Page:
Filan says the assumption that the proceeds from the sales, when invested, will earn an average compounded interest rate of 8.5 percent is reasonable when viewed in light of returns earned by the pension funds over the last 20 years. He disputes criticism that this is an unfair measure because the late 1990s boom, which produced extraordinary gains for investors, is largely considered an anomaly. “You can pick good years and bad years and make an argument one way or another, but these are really all long-term portfolios and it’s that horizon that counts.” 

In fact, the compounded annual rate of return for the state employees, judges and General Assembly retirement funds was above 8.5 percent during most of that 20-year period, according to figures provided by the Illinois Pension Laws Commission, which tracks laws and practices relative to public pensions. From fiscal years 1983 to 1992, they averaged 8.6 percent, and from fiscal years 1993 to 2002 they averaged 12.6 percent.

Yet in dollar terms the five funds sustained substantial losses during the recent market downturn. During fiscal years 2001 and 2002, they collectively lost $4.6 billion on their investments, according to the commission. The commission also reports unfunded liabilities in the five funds grew by almost $18 billion from fiscal years 1995 to 2002, due mostly to lower-than-assumed state contributions, lower-than-assumed investment returns and benefit increases.

New Jersey’s pension fund took even greater losses. That state implemented a $2.8 billion pension bonding plan in 1997, and it fell victim to bad timing when the market turned sour. The pension fund peaked at $83 billion in June 2000, according to the state’s Department of the Treasury, but it’s now worth only $55 billion. Other governments that sold pension obligation bonds in the late 1990s also lost money in the recent downturn, according to Parry Young, a director in the public finance department of Standard & Poor’s. “They have not even recovered the cost of pension obligation bonds,” he says. 

When investments in those funds underperform, the government sponsor can be on the line to contribute additional dollars toward reduction of unfunded liability on top of the cost of the bonds. Under Illinois’ previous law, the state would have this responsibility to make up a loss in the funds. The distinction with the new law, though, is that the state would simultaneously be under the obligation to service the bonds. “When you don’t meet your assumed investment return, you may be incurring new unfunded actuarial liabilities and your contribution rates will be going up,” Young says. “So that constrains your financial flexibility.”

At least during the initial years, the Blagojevich plan appears to minimize the potential for additional financial responsibility. Hannig and Rauschenberger interpret certain language in the new law as a hold-harmless provision absolving the state from liability should the pension funds underperform.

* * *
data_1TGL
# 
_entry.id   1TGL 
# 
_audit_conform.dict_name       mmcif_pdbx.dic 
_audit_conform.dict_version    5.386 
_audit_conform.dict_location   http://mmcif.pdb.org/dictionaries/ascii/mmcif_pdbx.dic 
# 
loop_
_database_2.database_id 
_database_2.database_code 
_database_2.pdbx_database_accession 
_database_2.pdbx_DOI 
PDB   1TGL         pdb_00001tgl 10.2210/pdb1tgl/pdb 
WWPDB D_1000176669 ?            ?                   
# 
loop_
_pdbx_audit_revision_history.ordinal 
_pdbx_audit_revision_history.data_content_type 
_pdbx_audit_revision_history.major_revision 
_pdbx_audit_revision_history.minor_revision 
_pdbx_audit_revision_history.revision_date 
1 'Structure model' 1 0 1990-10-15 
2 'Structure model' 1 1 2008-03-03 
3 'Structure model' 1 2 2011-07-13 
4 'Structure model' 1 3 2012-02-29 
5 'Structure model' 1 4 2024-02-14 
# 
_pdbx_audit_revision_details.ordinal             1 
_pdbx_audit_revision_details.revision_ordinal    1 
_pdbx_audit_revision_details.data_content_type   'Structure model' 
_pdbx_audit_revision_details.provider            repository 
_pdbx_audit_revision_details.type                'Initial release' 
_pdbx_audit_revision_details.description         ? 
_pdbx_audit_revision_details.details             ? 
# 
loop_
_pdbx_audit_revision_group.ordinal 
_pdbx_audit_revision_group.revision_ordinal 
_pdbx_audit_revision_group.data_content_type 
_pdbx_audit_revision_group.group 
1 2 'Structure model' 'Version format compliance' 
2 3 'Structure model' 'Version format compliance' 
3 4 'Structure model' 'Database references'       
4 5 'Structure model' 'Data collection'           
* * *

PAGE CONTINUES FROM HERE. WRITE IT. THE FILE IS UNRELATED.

“If they have some losses in the early part of the process, this sort of locks out the pension systems from asking the state to make up those differences,” Hannig says. “So it gives us on this side a little bit of breathing room. But clearly we are still liable as we go forward. So if they have three or four bad years, while this language may relieve us from having to make the payments, eventually those birds will come home to roost — as they will anyway if the pension system does a lousy job.”

There are other concerns. Though Illinois is obligated by law to make minimum payments to its pension funds each year, there is flexibility inherent in meeting expectations within a statutory formula that isn’t available when it comes to paying debt service on bonds. 

As for Illinois’ bonded indebtedness, there is limited concern among analysts that adding $10 billion could hurt the state’s credit rating, especially in light of the state’s other fiscal challenges. Illinois had $9.54 billion in direct bond obligations at the end of fiscal year 2002, according to the state comptroller’s office. Blagojevich’s plan will more than double that obligation. Last month, Moody’s Investors Service reduced the state’s credit rating for long-term debt, while Standard & Poor’s and Fitch Ratings warned they may downgrade their ratings for the state. This could make bonding more expensive.

Still, credit analysts on Wall Street stress that they review a state’s entire budgetary picture when determining a rating. Timothy Blake, a senior analyst at Moody’s, says the company’s chief considerations were the state’s increased unfunded pension liability and declining general revenues. “Not only do you have this long-term pension issue,” he says, “but the near-term budget condition of the state is quite strained.”

Blagojevich’s plan has 30 years to perform. And it could take that long to know whether it’s worth the risk. This much is clear, though: The plan helped reconcile the state budget for one more year. 

Illinois Issues, June 2003